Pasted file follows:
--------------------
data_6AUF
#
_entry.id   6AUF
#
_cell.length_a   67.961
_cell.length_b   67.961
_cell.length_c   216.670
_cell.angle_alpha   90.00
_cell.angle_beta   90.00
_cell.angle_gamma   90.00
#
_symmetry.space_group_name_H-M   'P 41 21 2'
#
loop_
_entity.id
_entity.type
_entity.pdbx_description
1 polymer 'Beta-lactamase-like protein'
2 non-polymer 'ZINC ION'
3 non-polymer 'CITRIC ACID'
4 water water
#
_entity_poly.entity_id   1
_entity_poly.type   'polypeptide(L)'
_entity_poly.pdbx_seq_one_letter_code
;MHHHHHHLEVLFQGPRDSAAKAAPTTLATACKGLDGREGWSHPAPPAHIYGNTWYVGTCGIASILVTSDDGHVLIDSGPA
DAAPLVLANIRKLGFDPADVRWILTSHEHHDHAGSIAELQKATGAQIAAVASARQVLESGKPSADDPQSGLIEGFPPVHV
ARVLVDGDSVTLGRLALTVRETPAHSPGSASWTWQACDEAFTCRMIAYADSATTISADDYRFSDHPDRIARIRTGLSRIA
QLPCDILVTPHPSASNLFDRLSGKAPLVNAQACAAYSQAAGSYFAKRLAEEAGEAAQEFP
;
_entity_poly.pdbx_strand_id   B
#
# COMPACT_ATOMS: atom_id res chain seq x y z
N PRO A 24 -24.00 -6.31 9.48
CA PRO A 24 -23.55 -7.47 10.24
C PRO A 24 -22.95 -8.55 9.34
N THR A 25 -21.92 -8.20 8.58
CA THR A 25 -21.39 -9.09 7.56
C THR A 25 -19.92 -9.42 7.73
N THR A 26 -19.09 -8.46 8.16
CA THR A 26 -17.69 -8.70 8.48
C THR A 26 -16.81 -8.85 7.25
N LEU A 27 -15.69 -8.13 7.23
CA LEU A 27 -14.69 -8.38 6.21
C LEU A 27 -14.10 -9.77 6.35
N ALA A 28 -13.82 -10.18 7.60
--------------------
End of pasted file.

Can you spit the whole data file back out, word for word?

data_6AUF
#
_entry.id   6AUF
#
_cell.length_a   67.961
_cell.length_b   67.961
_cell.length_c   216.670
_cell.angle_alpha   90.00
_cell.angle_beta   90.00
_cell.angle_gamma   90.00
#
_symmetry.space_group_name_H-M   'P 41 21 2'
#
loop_
_entity.id
_entity.type
_entity.pdbx_description
1 polymer 'Beta-lactamase-like protein'
2 non-polymer 'ZINC ION'
3 non-polymer 'CITRIC ACID'
4 water water
#
_entity_poly.entity_id   1
_entity_poly.type   'polypeptide(L)'
_entity_poly.pdbx_seq_one_letter_code
;MHHHHHHLEVLFQGPRDSAAKAAPTTLATACKGLDGREGWSHPAPPAHIYGNTWYVGTCGIASILVTSDDGHVLIDSGPA
DAAPLVLANIRKLGFDPADVRWILTSHEHHDHAGSIAELQKATGAQIAAVASARQVLESGKPSADDPQSGLIEGFPPVHV
ARVLVDGDSVTLGRLALTVRETPAHSPGSASWTWQACDEAFTCRMIAYADSATTISADDYRFSDHPDRIARIRTGLSRIA
QLPCDILVTPHPSASNLFDRLSGKAPLVNAQACAAYSQAAGSYFAKRLAEEAGEAAQEFP
;
_entity_poly.pdbx_strand_id   B
#
# COMPACT_ATOMS: atom_id res chain seq x y z
N PRO A 24 -24.00 -6.31 9.48
CA PRO A 24 -23.55 -7.47 10.24
C PRO A 24 -22.95 -8.55 9.34
N THR A 25 -21.92 -8.20 8.58
CA THR A 25 -21.39 -9.09 7.56
C THR A 25 -19.92 -9.42 7.73
N THR A 26 -19.09 -8.46 8.16
CA THR A 26 -17.69 -8.70 8.48
C THR A 26 -16.81 -8.85 7.25
N LEU A 27 -15.69 -8.13 7.23
CA LEU A 27 -14.69 -8.38 6.21
C LEU A 27 -14.10 -9.77 6.35
N ALA A 28 -13.82 -10.18 7.60